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Harare & Gweru offices sealed off by heavily armed police
Violet Gonda, SW Radio Africa
July 27, 2007
of the National
Constitutional Assembly in Harare, and provincial offices in
Gweru, were still under police guard on Friday, two days after police
embarked on a violent crackdown on the organisation. The pressure
group reports that the offices are still closed and guarded by heavily
armed police and soldiers and NCA staff are barred from entering
the premises. NCA coordinator Tapera Kapuya said arrests are still
continuing as more activists are being hunted down countrywide.
Many people were beaten and arrested on Wednesday during countrywide
demonstrations for a people driven constitution. Scores of activists
were arrested in Mutare, Gweru, Masvingo, Bulawayo and Harare. NCA
chairperson Dr Lovemore Madhuku said more than 170 people received
hospital treatment in Harare after they were assaulted while in
police custody. Those beaten included elderly women and nursing
mothers. Several people are still in Hospital at the Avenues, Dandaro
and West End Clinics.
The NCA coordinator said
the atmosphere was extremely tense, especially in Harare on Friday,
where there was a heavy presence of members of the police and military.
Describing the situation at the NCA office he said: "In the
morning there was a tanker, one of those riot police tankers and
a military van. There are a number of police and military personnel
who remain at the gates of the NCA headquarters in Harare. This
is the same scenario at the NCA Gweru office." The group said
it's apparent, given the display of force, that this is all about
intimidation, but the NCA said there is nothing that will "put
the breaks into their resolve to ensure that Zimbabwe becomes a
democracy." The violence and arbitrary arrests continue against
the backdrop of a SADC initiative to resolve the crisis in Zimbabwe.
Observers say the actions of the Zimbabwean government clearly show
the regime's contempt for regional institutions and many believe
African leaders have taken sides and are backing the regime, not
the people of Zimbabwe.
Robert Mugabe himself
was quoted by the New African Magazine in March saying South African
President Thabo Mbeki backed his government. He said, "And
in Dar-es-Salaam President Mbeki put it very clearly. He said, `The
fight against Zimbabwe is a fight against us all. Today it is Zimbabwe,
tomorrow it will be South Africa, it will be Mozambique, it will
be Angola, it will be any other African country. And any government
that is perceived to be strong, and to be resistant to imperialists,
would be made a target and would be undermined. So let us not allow
any point of weakness in the solidarity of the SADC, because that
weakness will also be transferred to the rest of Africa." Mbeki
later said that statement was taken out of context but critics say
the 'deafening' silence by SADC leaders is shameful as the brutal
oppression of anyone perceived to be an opponent of the Zimbabwe
Here is a Q&A
with Tapera Kapuya of Zimbabwe's National Constitutional Assembly,
NCA, Office in Johannesburg, South Africa.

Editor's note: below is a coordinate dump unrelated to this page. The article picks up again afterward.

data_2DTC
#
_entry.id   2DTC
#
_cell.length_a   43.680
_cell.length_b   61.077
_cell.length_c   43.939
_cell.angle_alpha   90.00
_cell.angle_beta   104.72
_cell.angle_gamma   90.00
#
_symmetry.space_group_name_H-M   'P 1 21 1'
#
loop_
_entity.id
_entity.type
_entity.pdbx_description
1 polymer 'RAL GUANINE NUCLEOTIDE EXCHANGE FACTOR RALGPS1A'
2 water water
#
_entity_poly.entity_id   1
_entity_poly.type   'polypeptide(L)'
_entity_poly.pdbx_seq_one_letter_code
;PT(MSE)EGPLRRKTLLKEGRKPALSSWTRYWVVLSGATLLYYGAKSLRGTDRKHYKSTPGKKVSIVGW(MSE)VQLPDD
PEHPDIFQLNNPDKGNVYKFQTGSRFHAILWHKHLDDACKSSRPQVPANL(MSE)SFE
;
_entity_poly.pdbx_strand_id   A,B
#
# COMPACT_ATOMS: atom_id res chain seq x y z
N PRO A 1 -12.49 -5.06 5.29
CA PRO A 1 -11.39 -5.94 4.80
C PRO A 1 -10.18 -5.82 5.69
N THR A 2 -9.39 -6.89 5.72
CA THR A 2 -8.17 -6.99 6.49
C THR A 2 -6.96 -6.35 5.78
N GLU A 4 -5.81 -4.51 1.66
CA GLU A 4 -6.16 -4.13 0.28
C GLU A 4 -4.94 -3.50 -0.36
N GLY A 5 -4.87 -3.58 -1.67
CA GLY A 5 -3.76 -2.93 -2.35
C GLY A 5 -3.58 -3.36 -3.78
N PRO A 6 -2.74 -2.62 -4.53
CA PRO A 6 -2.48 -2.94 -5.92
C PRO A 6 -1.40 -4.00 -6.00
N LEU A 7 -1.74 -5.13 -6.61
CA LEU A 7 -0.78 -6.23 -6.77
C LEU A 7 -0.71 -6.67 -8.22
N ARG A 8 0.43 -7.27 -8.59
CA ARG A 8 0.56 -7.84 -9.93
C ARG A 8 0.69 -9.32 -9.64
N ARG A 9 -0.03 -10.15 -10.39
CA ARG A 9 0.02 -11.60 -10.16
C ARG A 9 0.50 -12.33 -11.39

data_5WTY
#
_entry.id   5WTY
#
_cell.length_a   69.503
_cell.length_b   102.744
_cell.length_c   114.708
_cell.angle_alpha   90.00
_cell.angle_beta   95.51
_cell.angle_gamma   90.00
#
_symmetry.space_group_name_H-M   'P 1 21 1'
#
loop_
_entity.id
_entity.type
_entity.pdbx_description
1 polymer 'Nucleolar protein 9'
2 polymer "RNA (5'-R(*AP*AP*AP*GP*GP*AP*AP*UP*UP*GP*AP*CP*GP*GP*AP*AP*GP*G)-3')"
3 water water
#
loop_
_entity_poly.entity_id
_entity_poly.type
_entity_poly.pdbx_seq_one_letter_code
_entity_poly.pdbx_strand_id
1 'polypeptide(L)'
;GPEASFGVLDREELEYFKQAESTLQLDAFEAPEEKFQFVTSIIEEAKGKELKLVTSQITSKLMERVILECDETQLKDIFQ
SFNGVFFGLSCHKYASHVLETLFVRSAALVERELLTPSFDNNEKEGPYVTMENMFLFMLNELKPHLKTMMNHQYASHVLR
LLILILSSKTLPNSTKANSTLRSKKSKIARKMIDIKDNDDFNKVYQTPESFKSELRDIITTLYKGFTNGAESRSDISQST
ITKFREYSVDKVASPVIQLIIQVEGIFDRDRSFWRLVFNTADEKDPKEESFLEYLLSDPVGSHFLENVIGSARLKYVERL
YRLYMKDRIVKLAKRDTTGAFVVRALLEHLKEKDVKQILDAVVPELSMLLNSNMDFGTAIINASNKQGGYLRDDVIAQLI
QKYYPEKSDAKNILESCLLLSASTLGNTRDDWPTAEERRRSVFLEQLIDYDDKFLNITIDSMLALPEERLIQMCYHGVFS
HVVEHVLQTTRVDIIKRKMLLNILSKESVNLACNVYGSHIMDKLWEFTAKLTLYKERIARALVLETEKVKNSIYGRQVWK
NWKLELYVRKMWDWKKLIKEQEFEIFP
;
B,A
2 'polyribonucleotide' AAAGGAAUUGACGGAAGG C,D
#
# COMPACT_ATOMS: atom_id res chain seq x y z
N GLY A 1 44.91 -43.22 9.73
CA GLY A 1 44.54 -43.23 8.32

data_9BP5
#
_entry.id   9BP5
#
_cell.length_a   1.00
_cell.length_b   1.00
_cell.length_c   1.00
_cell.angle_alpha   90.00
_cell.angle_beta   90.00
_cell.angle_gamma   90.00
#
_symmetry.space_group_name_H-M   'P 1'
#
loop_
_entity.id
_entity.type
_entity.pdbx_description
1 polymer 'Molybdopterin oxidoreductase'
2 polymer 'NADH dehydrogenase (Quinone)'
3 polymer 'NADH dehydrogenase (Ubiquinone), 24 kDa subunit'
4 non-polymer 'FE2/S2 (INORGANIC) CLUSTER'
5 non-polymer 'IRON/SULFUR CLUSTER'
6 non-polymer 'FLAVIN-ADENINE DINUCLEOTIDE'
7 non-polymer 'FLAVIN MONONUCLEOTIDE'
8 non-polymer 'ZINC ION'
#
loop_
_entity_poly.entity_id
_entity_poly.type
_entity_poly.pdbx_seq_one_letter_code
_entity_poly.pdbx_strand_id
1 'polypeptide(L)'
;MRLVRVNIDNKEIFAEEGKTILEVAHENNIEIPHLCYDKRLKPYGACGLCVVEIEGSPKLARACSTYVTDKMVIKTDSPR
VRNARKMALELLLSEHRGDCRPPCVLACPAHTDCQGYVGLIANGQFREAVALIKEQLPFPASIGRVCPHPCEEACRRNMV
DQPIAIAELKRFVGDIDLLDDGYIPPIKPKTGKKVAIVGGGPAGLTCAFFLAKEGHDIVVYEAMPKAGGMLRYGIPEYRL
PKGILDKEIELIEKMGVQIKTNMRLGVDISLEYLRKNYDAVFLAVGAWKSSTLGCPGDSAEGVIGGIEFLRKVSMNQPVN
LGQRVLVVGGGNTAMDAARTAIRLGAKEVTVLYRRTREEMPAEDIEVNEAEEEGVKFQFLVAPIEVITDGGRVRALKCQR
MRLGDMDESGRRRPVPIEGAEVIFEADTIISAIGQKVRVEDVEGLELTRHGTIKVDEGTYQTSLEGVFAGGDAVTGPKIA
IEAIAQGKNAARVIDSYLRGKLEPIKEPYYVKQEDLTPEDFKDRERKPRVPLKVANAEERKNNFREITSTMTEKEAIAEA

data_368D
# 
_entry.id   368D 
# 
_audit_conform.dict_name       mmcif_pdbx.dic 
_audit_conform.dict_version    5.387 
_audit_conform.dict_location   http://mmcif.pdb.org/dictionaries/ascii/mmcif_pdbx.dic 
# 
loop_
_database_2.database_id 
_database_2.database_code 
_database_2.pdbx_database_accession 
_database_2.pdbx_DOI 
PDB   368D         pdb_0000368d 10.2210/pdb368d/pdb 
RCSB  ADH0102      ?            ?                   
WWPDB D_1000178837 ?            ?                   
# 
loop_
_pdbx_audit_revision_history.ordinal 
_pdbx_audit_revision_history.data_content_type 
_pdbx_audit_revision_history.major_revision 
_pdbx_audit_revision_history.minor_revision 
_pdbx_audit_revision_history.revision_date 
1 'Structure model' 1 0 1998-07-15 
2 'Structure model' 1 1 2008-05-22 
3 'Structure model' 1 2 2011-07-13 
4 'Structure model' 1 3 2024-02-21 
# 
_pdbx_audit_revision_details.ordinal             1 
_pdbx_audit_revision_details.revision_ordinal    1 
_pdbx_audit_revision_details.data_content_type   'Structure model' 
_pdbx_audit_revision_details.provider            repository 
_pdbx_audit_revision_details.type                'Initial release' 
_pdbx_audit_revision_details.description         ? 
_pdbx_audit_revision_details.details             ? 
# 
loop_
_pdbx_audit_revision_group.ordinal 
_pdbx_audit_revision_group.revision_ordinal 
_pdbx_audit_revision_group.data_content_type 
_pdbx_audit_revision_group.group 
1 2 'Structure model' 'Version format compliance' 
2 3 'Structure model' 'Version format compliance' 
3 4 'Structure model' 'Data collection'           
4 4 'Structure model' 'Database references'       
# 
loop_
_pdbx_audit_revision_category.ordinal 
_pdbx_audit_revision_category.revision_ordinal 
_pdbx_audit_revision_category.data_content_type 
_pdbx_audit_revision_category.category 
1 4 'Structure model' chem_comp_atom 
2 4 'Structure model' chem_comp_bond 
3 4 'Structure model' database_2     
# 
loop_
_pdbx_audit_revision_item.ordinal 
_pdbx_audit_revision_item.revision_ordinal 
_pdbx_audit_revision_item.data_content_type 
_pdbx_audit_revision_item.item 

Subject: Hundreds of
NCA members were brutally assaulted by riot police in Zimbabwe on
Wednesday 25 July 2007:
TK: The current figures
show that approximately 150 are in hospitals in Harare. Among them
is Ernest Mudzengi, the NCA's national director. We know that seven
people, who are severely injured in Mutare are also in hospital.
We are verifying other information about those detained elsewhere
and injuries. As soon as we know more we will be able to provide
is the profile of those injured?
TK: Most of
the injured are women. We know that two women have fractured ribs,
we have reports that there are others with broken limbs.
TK: Police in
two B18 000 white Mazda pick up trucks stormed the NCA offices on
Herbert Chitepo Ave. They opened gun fire, shooting into the air.
They were wearing riot gear, and they detonanted tear gas at the
office. They beat up staff members and members of the public who
were at the NCA offices on other matters of business.
is the reason for this brutal assault?
TK: The NCA staged a
series of protest marches in all the major cities around Zimbabwe:
Harare, Bulawayo, Mutare and Masvingo to register awareness on the
need for a new people driven constitution. We also wanted to raise
public awareness on the implications of the planned 18th constitutional
amendment on governance, citizens rights to elect leaders of their
choice, which will now become the business of Parliament and the
implcations of the expanded legsialature on the national fiscus,
in a country with such deep poverty. In the context of the SADC
initiated mediation process there is need for a democratic process
to achieve national consensus without excluding the genrality of
does the attack on the NCA's members and staff mean?
TK: It points at the
fact that the state is keen on using repressive methods to contain
all forms of public discontent about it. It indicates what is likely
to happen to citizens more and more as we come closer to the elections.
It also reveals a state that is contemptuous of the regional efforts
that are underway to seek mutual and peaceful efforts at resolving
the national crisis.
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